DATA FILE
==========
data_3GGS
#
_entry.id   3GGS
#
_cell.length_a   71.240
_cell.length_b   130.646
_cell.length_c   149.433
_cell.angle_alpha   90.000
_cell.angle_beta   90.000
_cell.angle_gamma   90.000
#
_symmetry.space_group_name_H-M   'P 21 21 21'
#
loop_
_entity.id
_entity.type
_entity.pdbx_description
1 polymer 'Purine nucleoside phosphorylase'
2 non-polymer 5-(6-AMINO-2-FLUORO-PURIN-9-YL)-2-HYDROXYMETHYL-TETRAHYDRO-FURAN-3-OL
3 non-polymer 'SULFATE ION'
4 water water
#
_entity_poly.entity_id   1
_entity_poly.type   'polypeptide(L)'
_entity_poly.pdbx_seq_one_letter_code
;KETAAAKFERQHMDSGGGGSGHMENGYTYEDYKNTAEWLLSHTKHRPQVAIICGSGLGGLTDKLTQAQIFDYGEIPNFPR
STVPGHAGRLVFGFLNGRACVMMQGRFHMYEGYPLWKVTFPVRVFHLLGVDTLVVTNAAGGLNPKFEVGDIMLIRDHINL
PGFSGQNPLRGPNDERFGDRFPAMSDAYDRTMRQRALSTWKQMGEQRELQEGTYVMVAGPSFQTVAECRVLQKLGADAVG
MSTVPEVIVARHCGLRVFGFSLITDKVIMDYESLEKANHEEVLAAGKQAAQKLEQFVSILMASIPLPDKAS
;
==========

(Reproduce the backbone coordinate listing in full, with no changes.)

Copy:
data_3GGS
#
_entry.id   3GGS
#
_cell.length_a   71.240
_cell.length_b   130.646
_cell.length_c   149.433
_cell.angle_alpha   90.000
_cell.angle_beta   90.000
_cell.angle_gamma   90.000
#
_symmetry.space_group_name_H-M   'P 21 21 21'
#
loop_
_entity.id
_entity.type
_entity.pdbx_description
1 polymer 'Purine nucleoside phosphorylase'
2 non-polymer 5-(6-AMINO-2-FLUORO-PURIN-9-YL)-2-HYDROXYMETHYL-TETRAHYDRO-FURAN-3-OL
3 non-polymer 'SULFATE ION'
4 water water
#
_entity_poly.entity_id   1
_entity_poly.type   'polypeptide(L)'
_entity_poly.pdbx_seq_one_letter_code
;KETAAAKFERQHMDSGGGGSGHMENGYTYEDYKNTAEWLLSHTKHRPQVAIICGSGLGGLTDKLTQAQIFDYGEIPNFPR
STVPGHAGRLVFGFLNGRACVMMQGRFHMYEGYPLWKVTFPVRVFHLLGVDTLVVTNAAGGLNPKFEVGDIMLIRDHINL
PGFSGQNPLRGPNDERFGDRFPAMSDAYDRTMRQRALSTWKQMGEQRELQEGTYVMVAGPSFQTVAECRVLQKLGADAVG
MSTVPEVIVARHCGLRVFGFSLITDKVIMDYESLEKANHEEVLAAGKQAAQKLEQFVSILMASIPLPDKAS
;